Past Evaluations of Writing Wrongs

Article in The Teacher


Our school came into existence five years ago with the amalgamation of two single-sex schools. We were all crammed into one dilapidated building

while a new school was built. We have 960 students and aim to reach 1,050.  Last year on an Inset day we learnt about how teachers can use restorative

justice to help students understand the impact their actions have on others.  I felt it was something we could get involved in and two of our staff attended

restorative practice training.  At the same time the Writing Wrongs team, who had devised a multimedia resource pack to help teachers, contacted the school.

Writing Wrongs is aimed at students and how they can approach difficult situations or conflict in a restorative manner. We were attracted by the philosophy

of the scheme and agreed to try the programme with our year 9 students.  There was a group whose behaviour in year 8 had been quite challenging, so it

was an ideal starting point.  We used the tools in PSHE/citizenship classes once a week for six weeks.  The Writing Wrongs pack includes interactive activities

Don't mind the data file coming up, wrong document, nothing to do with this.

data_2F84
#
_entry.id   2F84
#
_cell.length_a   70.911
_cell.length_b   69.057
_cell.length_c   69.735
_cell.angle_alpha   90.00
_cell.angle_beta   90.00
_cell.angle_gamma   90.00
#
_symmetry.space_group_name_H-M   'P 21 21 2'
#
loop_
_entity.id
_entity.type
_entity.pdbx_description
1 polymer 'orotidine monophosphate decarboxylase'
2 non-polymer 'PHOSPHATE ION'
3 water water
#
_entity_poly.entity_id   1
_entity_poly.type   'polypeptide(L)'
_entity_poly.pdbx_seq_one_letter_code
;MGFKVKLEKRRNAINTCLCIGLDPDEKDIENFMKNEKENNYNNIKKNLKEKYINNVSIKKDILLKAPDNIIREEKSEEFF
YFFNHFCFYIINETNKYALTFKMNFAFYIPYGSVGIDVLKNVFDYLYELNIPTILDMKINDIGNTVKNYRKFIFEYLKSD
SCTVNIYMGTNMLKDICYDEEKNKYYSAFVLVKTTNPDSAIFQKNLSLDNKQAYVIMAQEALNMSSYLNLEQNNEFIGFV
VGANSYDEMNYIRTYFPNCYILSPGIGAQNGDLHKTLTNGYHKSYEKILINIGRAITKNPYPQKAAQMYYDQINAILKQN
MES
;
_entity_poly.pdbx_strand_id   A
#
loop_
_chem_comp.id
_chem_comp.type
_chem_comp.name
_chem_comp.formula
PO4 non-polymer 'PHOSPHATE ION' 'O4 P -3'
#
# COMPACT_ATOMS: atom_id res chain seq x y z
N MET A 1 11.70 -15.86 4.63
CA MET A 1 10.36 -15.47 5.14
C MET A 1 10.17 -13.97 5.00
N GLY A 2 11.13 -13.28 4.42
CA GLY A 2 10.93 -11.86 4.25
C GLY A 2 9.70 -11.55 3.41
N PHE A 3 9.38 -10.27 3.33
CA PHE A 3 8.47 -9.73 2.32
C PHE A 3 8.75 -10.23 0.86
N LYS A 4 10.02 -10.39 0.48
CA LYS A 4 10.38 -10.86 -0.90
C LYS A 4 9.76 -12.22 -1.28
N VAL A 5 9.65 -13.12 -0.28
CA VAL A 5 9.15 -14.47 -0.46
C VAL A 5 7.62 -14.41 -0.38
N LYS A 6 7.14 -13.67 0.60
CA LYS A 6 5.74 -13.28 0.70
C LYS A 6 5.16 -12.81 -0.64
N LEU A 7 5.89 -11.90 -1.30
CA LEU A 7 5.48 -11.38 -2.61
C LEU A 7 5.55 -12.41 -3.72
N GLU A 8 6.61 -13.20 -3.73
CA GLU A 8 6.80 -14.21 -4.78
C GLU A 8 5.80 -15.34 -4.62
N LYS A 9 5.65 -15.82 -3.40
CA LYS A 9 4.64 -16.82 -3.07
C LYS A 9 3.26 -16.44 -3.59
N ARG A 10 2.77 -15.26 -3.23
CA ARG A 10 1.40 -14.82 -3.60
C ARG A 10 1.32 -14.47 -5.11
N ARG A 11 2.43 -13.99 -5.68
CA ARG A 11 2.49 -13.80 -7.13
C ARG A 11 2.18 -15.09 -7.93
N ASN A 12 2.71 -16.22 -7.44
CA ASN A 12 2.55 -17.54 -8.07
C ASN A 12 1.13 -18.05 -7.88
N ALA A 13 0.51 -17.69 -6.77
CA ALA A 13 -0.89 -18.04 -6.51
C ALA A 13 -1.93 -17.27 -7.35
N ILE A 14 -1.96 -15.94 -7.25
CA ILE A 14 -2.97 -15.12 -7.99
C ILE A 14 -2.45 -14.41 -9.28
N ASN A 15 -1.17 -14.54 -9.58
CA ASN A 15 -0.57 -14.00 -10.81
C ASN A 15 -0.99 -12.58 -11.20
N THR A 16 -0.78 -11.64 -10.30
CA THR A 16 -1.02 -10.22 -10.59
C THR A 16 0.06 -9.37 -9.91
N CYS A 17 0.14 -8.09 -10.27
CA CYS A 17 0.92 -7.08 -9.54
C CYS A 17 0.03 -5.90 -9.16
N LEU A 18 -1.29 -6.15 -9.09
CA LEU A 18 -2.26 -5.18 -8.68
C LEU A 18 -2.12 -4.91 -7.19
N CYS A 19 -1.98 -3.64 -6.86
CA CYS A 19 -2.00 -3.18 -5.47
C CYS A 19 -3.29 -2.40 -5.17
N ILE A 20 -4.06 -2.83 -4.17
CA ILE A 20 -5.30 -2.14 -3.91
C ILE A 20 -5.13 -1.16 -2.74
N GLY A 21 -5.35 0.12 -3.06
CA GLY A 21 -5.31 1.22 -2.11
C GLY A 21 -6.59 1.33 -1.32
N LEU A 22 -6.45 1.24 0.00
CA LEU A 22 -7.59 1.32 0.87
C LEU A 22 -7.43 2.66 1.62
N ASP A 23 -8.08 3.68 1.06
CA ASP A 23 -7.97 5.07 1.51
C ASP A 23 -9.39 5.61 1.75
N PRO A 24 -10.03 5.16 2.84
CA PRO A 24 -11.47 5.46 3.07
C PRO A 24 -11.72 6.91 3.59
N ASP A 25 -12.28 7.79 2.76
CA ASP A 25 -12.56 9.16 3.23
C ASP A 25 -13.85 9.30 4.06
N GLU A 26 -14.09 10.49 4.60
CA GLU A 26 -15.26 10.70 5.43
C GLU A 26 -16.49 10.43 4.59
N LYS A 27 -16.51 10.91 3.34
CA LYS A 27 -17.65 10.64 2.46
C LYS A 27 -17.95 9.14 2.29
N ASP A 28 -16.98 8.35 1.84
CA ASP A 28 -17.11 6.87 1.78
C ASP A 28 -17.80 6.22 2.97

and case studies.  The programme generated a lot  of discussion among the pupils.  They took a hand-on and practical  approach to help students identify the

consequences of their actions.  Students were happy to talk about  issues, consequences and the impact of their actions – for example, a disagreement between

students, or at home. In one case where a student had had an argument with a teacher, the student came up with a solution. In another, two students who had

fallen out were able to understand the impact their behaviour had had on other pupils and resolved their conflict for the good of the class. Everyone was positive

about the experience and we are now running the programme with year 8, with similar outcomes. The best news for us is that internal exclusions have reduced

by 50 per cent in a year and we have one of the highest pupil attendance records in Lancashire. Our recent Ofsted inspection gave our care, guidance and support

an outstanding report. I am a firm believer in the restorative approach. It is extremely powerful and teaches pupils to take responsibility for their actions and how

they can put right a wrong.

Helen Campbell is Assistant Head at Sir John Thursby Community College, Burnley